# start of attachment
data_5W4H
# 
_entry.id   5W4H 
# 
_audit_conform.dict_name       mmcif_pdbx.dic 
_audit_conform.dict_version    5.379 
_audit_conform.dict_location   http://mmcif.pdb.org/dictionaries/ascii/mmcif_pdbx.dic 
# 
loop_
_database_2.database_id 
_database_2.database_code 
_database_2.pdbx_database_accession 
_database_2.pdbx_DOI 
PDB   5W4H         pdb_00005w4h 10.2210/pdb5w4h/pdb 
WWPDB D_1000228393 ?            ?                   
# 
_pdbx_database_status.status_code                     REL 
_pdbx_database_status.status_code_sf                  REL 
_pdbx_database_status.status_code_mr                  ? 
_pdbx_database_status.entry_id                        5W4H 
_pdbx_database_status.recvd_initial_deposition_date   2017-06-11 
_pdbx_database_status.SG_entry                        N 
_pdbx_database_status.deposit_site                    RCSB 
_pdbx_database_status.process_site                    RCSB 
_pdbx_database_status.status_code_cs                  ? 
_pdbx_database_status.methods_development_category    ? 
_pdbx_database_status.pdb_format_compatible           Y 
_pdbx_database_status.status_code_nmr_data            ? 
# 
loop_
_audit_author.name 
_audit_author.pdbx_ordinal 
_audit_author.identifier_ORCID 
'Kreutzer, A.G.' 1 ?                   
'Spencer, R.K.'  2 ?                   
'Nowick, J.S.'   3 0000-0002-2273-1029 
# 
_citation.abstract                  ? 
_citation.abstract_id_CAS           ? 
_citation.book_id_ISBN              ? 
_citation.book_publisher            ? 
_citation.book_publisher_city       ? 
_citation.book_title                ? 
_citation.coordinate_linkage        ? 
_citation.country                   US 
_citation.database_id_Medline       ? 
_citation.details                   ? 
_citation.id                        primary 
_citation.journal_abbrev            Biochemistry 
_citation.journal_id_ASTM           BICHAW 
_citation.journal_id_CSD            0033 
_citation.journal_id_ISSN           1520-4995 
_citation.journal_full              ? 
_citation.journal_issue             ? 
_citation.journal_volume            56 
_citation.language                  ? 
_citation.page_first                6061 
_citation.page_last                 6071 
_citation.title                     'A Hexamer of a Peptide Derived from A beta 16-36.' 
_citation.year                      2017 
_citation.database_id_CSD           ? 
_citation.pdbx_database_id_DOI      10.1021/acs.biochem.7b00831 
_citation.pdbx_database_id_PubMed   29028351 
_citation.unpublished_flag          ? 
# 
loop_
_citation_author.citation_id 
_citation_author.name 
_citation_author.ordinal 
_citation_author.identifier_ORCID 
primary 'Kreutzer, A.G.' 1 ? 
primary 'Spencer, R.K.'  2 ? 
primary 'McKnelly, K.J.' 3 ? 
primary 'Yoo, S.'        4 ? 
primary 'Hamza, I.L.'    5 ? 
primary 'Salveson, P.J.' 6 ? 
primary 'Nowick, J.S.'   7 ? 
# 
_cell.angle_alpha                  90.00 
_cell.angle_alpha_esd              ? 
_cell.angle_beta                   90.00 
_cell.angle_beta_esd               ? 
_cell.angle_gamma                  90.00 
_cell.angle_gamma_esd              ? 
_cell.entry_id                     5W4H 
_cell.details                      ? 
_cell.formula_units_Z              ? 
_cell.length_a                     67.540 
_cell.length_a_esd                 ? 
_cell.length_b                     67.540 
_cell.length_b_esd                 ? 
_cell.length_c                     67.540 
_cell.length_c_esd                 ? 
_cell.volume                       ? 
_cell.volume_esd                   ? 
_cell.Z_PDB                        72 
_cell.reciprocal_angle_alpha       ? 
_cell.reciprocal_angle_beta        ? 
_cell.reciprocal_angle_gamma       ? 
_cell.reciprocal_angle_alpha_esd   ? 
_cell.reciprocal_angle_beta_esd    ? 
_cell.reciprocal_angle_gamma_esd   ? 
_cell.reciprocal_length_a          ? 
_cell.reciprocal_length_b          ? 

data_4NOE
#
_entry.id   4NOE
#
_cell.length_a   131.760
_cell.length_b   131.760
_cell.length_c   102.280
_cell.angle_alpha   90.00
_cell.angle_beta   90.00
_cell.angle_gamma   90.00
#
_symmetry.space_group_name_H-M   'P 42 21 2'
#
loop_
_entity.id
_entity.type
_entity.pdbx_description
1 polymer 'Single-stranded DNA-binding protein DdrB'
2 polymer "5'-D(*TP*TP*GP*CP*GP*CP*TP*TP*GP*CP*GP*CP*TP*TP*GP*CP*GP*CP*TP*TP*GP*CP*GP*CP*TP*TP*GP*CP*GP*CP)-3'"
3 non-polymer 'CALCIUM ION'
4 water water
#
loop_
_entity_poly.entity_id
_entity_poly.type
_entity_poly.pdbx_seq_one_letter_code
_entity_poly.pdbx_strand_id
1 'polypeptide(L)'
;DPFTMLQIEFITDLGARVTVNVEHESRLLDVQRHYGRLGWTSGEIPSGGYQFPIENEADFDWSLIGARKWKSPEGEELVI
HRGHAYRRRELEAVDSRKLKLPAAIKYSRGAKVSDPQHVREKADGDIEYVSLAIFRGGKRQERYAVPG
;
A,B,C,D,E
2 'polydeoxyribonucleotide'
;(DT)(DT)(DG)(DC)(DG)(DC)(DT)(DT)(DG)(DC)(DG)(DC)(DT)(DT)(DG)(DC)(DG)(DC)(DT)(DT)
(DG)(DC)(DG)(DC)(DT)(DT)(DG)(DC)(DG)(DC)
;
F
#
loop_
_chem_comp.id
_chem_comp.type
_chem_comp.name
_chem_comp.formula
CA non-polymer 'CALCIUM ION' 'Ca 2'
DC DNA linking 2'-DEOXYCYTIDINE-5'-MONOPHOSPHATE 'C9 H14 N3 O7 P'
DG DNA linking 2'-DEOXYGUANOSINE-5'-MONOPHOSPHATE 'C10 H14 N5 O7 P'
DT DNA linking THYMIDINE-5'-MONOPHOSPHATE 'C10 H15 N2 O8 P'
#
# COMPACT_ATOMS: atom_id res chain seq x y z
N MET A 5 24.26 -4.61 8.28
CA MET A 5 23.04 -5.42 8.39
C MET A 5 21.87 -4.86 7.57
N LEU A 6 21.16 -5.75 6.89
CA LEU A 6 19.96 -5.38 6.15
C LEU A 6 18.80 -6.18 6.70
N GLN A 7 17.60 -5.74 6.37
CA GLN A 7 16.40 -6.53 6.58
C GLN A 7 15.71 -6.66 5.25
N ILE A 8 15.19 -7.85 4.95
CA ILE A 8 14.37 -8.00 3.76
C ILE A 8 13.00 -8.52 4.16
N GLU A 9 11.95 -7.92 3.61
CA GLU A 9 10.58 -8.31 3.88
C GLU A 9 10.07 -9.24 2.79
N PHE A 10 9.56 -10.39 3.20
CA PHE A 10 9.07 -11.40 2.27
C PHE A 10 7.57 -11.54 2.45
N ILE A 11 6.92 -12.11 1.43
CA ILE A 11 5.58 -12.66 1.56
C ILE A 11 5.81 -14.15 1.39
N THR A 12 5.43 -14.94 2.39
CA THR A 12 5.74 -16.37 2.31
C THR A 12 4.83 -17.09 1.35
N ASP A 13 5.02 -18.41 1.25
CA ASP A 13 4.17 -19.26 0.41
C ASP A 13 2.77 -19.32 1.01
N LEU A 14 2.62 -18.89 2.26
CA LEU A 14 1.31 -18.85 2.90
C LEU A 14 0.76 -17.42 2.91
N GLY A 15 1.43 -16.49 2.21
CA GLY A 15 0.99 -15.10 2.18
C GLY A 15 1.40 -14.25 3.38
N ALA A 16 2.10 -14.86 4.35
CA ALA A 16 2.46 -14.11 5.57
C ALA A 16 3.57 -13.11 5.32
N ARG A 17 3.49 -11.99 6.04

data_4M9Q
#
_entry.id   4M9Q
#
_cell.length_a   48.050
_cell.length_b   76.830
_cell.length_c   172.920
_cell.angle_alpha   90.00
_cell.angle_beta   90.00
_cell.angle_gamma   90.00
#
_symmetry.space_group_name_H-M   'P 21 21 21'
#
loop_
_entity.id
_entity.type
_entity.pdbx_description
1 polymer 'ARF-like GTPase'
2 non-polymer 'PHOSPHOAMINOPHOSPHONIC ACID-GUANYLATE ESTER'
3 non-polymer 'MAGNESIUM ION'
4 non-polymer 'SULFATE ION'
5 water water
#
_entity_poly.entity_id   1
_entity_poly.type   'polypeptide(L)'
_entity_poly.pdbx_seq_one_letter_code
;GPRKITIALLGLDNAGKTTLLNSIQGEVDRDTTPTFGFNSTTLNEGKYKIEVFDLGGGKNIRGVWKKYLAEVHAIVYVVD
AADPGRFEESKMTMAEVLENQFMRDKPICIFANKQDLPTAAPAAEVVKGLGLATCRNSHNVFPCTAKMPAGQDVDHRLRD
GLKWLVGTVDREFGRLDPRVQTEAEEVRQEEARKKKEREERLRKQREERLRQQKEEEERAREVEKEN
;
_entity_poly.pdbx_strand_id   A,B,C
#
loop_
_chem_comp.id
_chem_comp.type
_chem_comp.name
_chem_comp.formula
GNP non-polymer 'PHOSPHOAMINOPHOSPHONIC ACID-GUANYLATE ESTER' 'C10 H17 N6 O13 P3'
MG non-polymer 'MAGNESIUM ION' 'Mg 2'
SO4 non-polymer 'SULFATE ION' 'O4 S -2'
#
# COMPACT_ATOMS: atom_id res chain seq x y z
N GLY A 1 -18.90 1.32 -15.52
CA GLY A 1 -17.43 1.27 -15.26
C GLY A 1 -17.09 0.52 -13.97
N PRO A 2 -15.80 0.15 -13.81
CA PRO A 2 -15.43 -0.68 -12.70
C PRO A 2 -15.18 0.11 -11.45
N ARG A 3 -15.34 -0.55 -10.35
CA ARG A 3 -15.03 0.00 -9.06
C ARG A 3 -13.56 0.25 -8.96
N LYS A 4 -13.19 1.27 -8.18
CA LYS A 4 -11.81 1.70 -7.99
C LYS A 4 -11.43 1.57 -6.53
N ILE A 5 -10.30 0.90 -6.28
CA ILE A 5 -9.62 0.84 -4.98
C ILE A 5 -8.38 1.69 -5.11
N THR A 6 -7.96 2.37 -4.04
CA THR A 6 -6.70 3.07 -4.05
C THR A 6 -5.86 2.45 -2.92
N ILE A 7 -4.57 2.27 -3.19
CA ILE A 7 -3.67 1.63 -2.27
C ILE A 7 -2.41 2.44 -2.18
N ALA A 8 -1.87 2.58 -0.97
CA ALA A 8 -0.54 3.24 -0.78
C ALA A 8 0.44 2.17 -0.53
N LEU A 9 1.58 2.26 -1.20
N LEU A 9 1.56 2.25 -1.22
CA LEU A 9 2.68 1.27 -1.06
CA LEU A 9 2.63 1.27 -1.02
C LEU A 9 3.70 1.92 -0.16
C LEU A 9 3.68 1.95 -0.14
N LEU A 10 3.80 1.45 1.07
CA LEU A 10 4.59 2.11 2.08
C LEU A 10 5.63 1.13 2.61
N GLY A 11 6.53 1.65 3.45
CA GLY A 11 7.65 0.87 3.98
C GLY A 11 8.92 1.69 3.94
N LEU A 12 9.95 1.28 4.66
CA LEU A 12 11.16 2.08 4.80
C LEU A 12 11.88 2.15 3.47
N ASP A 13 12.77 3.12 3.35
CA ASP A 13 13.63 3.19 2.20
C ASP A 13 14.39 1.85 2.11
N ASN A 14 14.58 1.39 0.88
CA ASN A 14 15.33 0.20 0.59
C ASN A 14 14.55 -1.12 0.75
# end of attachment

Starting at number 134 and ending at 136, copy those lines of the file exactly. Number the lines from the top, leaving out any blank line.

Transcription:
HRGHAYRRRELEAVDSRKLKLPAAIKYSRGAKVSDPQHVREKADGDIEYVSLAIFRGGKRQERYAVPG
;
A,B,C,D,E